US tribal casinos begin to reopen

According to the American Gaming Association (AGA) there are 989 land-based casino venues in the US but only 985 of them are closed.

According to the American Gaming Association (AGA) a handful of tribal casinos in the US have reopened their doors despite the threat presented by the coronavirus pandemic.

At the time of writing, according to the AGA, four tribal casino venues in the US have reopened.

The first venue to reopen was the Coeur d’Alene Casino, a tribal casino located in the state of Idaho. The decision to reopen the venue was made after the Governor’s stay at home order expired.

Earlier this week, two tribal venues in the state of Oklahoma moved to reopen their doors to the public. These two venues were the 7 Clans First Council Casino and the Tonkawa Casino.

Today (6 May), Island Casino in the state of Michigan is set to reopen its doors, making it the fourth venue to continue operations amid the pandemic.

In most US states, it will take much longer to reopen casinos. Commercial casinos, which are bound by state laws must wait until state officials give them the green light to reopen. Native American tribes that offer gambling activities, on the other hand, are sovereign nations which are not bound by the mandates set by any state government.

Although most tribal venues have complied with state measure voluntarily, they are not obligated to keep their venues closed.

Coeur d’Alene Casino takes precautions

With its early reopening, the Coeur d’Alene Casino in Idaho announced it would be adopting several safety measures.

Before entering the venue, guests must have their temperature checked using an infrared thermometer, side entrances have also been closed to ensure venue traffic is controlled. Patrons must also wear masks and when needed the casino will provide them.

To help with social distancing only every second slot machine is available for play and although the casino doesn’t offer table games, seating for the bingo hall has been reduced.  On top of this, plexiglass shields have been installed anywhere a guest may come into close contact with a member of staff. Hand sanitizer stations have also been installed throughout the venue.

Cleaning protocols have also been stepped up. Staff will clean surfaces more frequently while paying special attention to surfaces such as slot buttons and door handles. Opening hours have also been reduced. The venue is usually open 24 hours a day but will now close between 3 am and 7 am every day for a deep clean.

It is not yet clear how effective these measures will be and even if it works well, things may not work as well at other venues in the country.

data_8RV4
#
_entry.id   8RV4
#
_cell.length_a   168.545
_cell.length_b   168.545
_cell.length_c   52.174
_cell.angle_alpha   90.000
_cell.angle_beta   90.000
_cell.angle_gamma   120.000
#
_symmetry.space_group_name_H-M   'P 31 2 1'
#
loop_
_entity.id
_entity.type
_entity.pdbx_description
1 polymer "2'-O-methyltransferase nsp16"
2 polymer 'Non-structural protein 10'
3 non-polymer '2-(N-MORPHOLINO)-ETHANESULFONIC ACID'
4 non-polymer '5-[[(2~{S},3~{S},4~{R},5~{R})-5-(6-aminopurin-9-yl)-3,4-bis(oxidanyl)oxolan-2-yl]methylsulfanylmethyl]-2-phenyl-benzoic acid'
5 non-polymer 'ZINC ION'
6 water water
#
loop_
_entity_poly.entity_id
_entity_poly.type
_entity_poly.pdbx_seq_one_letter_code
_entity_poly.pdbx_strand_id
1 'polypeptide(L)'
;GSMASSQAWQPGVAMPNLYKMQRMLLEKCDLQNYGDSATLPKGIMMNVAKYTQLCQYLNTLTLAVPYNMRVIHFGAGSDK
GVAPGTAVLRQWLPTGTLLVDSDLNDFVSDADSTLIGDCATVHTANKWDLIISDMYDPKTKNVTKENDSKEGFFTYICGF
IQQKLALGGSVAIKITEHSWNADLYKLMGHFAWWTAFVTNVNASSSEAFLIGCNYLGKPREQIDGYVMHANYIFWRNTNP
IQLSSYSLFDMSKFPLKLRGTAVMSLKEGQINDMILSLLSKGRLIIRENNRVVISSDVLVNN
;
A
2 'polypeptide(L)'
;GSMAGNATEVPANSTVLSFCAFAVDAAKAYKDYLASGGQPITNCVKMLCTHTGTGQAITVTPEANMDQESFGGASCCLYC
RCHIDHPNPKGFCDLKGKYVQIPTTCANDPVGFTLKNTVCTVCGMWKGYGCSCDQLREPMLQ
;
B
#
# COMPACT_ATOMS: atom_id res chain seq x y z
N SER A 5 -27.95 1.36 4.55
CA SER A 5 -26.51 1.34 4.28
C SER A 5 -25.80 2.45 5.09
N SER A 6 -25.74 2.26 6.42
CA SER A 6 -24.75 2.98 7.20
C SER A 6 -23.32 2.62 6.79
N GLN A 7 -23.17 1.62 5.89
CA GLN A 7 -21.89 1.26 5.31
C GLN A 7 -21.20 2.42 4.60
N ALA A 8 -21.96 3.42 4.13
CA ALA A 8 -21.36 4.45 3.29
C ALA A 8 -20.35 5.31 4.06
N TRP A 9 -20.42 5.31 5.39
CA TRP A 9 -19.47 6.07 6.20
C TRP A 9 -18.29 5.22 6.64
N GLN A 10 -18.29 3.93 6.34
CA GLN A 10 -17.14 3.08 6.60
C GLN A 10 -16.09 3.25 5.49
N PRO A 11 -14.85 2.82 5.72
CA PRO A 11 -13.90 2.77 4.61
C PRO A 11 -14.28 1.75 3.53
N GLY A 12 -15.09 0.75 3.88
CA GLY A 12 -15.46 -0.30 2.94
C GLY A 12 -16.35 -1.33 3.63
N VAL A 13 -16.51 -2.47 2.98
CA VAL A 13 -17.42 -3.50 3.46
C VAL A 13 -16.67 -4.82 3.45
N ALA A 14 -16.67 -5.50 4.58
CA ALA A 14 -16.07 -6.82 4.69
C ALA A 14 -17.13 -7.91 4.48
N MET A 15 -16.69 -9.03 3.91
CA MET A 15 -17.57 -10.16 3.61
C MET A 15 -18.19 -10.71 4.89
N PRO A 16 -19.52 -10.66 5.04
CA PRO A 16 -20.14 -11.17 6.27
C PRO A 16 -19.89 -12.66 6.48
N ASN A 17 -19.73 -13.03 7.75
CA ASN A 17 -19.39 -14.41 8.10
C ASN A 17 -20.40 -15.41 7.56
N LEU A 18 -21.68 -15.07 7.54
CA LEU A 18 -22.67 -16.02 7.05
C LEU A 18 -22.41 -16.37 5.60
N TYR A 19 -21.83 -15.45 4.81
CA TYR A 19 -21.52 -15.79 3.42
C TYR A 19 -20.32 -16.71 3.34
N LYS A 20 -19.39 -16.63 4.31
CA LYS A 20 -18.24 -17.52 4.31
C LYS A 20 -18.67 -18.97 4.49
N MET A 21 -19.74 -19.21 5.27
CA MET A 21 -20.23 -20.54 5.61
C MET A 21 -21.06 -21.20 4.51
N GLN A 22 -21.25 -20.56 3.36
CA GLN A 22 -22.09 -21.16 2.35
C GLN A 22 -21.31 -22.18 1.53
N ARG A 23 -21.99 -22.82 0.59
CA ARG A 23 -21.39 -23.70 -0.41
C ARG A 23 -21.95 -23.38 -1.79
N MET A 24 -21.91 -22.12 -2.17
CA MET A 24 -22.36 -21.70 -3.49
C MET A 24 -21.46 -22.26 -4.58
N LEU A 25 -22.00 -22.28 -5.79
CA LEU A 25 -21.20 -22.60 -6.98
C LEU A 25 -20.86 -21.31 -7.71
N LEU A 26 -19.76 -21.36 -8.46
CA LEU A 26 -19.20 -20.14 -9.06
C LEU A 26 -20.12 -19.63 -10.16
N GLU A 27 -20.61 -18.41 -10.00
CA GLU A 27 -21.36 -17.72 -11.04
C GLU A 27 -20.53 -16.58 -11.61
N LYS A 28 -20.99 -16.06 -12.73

Michigan casino comes under fire

In March, the Michigan Gaming Control Board (MGCB) ordered all of the state’s casinos shut down, which was supported by an executive order that made called for the closure of all non-essential businesses.

Michigan currently houses three commercial casinos which were obligated to follow the order, and 24 tribal-owned venues, which complied with the executive order voluntarily.

However, Island Casino will be the first to exercise its tribal sovereignty and reopen before getting the green light from the state. The venue announced it will follow the standards and procedures outlined by the National Indian Gaming Association (NIGA).

The precautions are similar to those in effect at Coeur d’Alene Casino, but Island Casino is a much larger venue with table games, a spa and convention center. However, these will remain closed for the time being.

The venue has come under criticism for its decision to reopen, with some predicting it could cause a spike in cases or even a second outbreak.

Reopening casinos early poses an issue

The reopening of casinos and non-essential businesses poses a serious issue across the country.

Venues that reopen early, without adequate safety measures in place, may run the risk of allowing the virus to continue to spread, which in turn will lead to more cases and eventually more deaths. There is also the issue of the wellbeing of employees as they will be forced to choose between either returning to work or losing what benefits they are entitled to while on furlough.

In some states, local governments must also contend with protests who view the shutdown of non-essential businesses as an infringement on their constitutional rights.

Nevada may reopen casinos sooner than other states

Nevada may be one of the first states to allow its commercial casinos to begin reopening due to the economy’s reliance on the gambling sector.

While no date has been set for the reopening of casinos in the state, Carolyn Goodman, the Mayor of Las Vegas, has called for Governor Steve Sisolak to allow the city to reopen immediately. After saying that she was willing to let Las Vegas act as a “control group” for relaxing social distancing protocols, Goodman came under fire from state officials and the public.

At the time of writing, Nevada Governor Steve Sisolak’s stay-at-home order will last until 15 May, but this may be extended to help halt the spread of the coronavirus.

The Nevada Gaming Control Board (NGCB) has already issued guidelines to casino operators to follow for when they are allowed to reopen.

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